Just as my behind was getting a permanent indentation from the stair, I saw an orange-and-white paw stretch out toward the kitchen wall. I jumped up and raced into the kitchen.

“Aha!” I said, just as Thomas’s claw sliced through the paper. “Caught you red-handed! Or is that orange-handed? Doesn’t matter. You’re busted!”

Thomas stared at me for a moment, then calmly licked his paw as if to say, “Who me? Certainly not.”

“Don’t play the innocent with me.” I shook my finger at him. “Bad boy. Do not rip the wallpaper. Do it again and you’ll find yourself wearing stripes.”

Thomas looked at me, looked at the wall, and then sauntered off.

For two days after our talk, the wallpaper stayed where it belonged — on the wall. I began to wonder if I could get a job as a cat whisperer, since I was obviously pretty good at getting cats to listen. Must be my no-nonsense tone of voice. Or maybe the threat of wearing stripes got through to him. Either way, I chalked this up to a triumph of man, or in this case, woman over cat.

My pride, like my wallpaper, took a pounding on day three.

As I walked toward the kitchen, I saw not one, but two cats industriously pulling the paper off the wall. Thomas had co-opted his sister Sammy as his accomplice in crime. Tiger, cat number three, was ensconced in her usual position on top of the dining room table, ignoring her lesser siblings.

Mesmerized, I watched as Thomas stood on his hind legs and ripped from the chair rail down. Sammy, who’s considerably smaller, worked from the baseboards up. If it weren’t for the fact that they were wrecking my house, I might actually have been impressed by their teamwork. When Thomas ripped off a particularly large piece, my momentary paralysis vanished and I found my voice. “Stop!”

Before I could say another word, the feline felons raced past me heading for the basement. I was tempted to chase after them, but was too awestruck by the sight that greeted me. Between the two of them, they’d managed to pull most of the wallpaper off a three-foot section. There wasn’t enough glue to put the tattered remnants back up.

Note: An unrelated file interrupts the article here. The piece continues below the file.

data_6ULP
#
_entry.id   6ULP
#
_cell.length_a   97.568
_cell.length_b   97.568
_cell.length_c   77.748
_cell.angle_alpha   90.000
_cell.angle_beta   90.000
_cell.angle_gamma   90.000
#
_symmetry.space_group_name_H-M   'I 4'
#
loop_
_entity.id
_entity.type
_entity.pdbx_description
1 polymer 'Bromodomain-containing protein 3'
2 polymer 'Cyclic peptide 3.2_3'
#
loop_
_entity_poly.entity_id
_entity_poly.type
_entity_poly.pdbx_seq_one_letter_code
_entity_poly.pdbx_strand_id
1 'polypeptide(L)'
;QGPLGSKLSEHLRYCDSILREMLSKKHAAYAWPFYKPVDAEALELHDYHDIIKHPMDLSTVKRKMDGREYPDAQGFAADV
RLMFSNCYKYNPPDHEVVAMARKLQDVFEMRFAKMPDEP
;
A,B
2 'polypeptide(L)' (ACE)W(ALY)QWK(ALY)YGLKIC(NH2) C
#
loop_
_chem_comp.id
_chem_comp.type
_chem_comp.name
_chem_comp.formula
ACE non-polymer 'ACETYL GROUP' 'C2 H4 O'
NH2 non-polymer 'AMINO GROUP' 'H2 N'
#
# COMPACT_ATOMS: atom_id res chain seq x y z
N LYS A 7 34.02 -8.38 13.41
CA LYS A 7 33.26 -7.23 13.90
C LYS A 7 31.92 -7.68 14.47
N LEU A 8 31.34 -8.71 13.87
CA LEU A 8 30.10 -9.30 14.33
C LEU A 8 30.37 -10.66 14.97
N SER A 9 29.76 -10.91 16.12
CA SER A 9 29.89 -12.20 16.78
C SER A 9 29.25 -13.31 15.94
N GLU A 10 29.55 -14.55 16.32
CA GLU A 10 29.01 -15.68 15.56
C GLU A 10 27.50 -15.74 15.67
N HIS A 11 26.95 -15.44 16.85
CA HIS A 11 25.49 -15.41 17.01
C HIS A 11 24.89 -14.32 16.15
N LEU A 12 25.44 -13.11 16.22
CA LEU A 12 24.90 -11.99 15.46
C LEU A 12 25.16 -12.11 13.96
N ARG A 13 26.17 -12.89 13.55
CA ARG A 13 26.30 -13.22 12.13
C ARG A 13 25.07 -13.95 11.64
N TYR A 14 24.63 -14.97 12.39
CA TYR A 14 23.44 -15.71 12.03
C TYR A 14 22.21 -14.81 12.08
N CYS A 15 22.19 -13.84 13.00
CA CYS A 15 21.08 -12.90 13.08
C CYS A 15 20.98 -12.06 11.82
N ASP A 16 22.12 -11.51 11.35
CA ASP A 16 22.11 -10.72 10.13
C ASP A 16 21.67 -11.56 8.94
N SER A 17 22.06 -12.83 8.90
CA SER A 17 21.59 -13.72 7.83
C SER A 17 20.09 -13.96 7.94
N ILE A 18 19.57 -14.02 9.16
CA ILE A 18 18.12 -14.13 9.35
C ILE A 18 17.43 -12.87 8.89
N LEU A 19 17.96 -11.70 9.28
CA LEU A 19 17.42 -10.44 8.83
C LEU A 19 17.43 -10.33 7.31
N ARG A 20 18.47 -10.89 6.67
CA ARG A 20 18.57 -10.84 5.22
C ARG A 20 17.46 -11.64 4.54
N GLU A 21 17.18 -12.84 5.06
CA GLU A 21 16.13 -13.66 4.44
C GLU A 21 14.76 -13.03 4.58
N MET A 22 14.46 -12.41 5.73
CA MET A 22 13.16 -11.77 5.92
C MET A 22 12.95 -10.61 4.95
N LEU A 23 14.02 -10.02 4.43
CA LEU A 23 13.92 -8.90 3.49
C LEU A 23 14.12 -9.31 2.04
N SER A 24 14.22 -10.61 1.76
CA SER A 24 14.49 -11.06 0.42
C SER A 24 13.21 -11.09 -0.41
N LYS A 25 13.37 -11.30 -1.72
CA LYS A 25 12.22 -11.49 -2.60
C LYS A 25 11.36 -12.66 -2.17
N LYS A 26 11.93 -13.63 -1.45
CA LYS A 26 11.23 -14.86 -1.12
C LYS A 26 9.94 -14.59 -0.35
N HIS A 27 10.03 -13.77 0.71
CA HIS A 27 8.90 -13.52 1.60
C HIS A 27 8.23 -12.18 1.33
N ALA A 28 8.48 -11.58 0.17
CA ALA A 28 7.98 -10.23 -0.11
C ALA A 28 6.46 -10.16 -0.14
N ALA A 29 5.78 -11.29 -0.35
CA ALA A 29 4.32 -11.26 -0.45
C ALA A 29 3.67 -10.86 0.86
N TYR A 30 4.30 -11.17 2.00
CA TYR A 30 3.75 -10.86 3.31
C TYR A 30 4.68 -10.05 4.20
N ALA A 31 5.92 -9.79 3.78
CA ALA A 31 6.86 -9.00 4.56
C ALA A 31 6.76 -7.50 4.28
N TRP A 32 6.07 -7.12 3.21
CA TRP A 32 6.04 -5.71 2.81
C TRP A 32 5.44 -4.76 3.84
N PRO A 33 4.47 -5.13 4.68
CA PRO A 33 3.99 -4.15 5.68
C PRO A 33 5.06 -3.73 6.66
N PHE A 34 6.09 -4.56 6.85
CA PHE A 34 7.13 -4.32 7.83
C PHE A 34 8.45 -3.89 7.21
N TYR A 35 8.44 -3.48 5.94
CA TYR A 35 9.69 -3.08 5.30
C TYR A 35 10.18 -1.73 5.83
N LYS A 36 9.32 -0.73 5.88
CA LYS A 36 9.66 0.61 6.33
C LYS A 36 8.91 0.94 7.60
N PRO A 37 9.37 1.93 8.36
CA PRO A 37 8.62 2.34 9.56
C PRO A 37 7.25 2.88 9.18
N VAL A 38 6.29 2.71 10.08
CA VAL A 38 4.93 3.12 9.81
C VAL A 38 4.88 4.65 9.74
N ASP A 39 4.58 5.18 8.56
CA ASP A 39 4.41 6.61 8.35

As I wondered what the world would be like if Noah had barred cats from the ark, I gathered up the curls of paper on the floor. Then, almost without thinking, I sank to the floor and pulled off a few slivers still left hanging in that section. Then I pulled off a bit more to the left of the section, and then a bit more.

Half an hour later, there was no more wallpaper under the chair rail. Knees creaking, I stood up to see how bad it looked. It didn’t. The entire kitchen looked lighter and airier without the dark brown weighing it down.

By then, both cats had slunk back upstairs and were crouched at the entrance of the kitchen, staring at me. I stared back.

“The only thing between you and the Big House is the fact that the kitchen looks better. But you only get one ‘Get out of jail’ card. Next time, you won’t be so lucky. I’ll be watching you.”

Neither cat seemed impressed with my warning. Thomas gave Sammy a lick on the head, and they trotted off together for a long nap, no doubt dreaming of future felonies.

~Harriet Cooper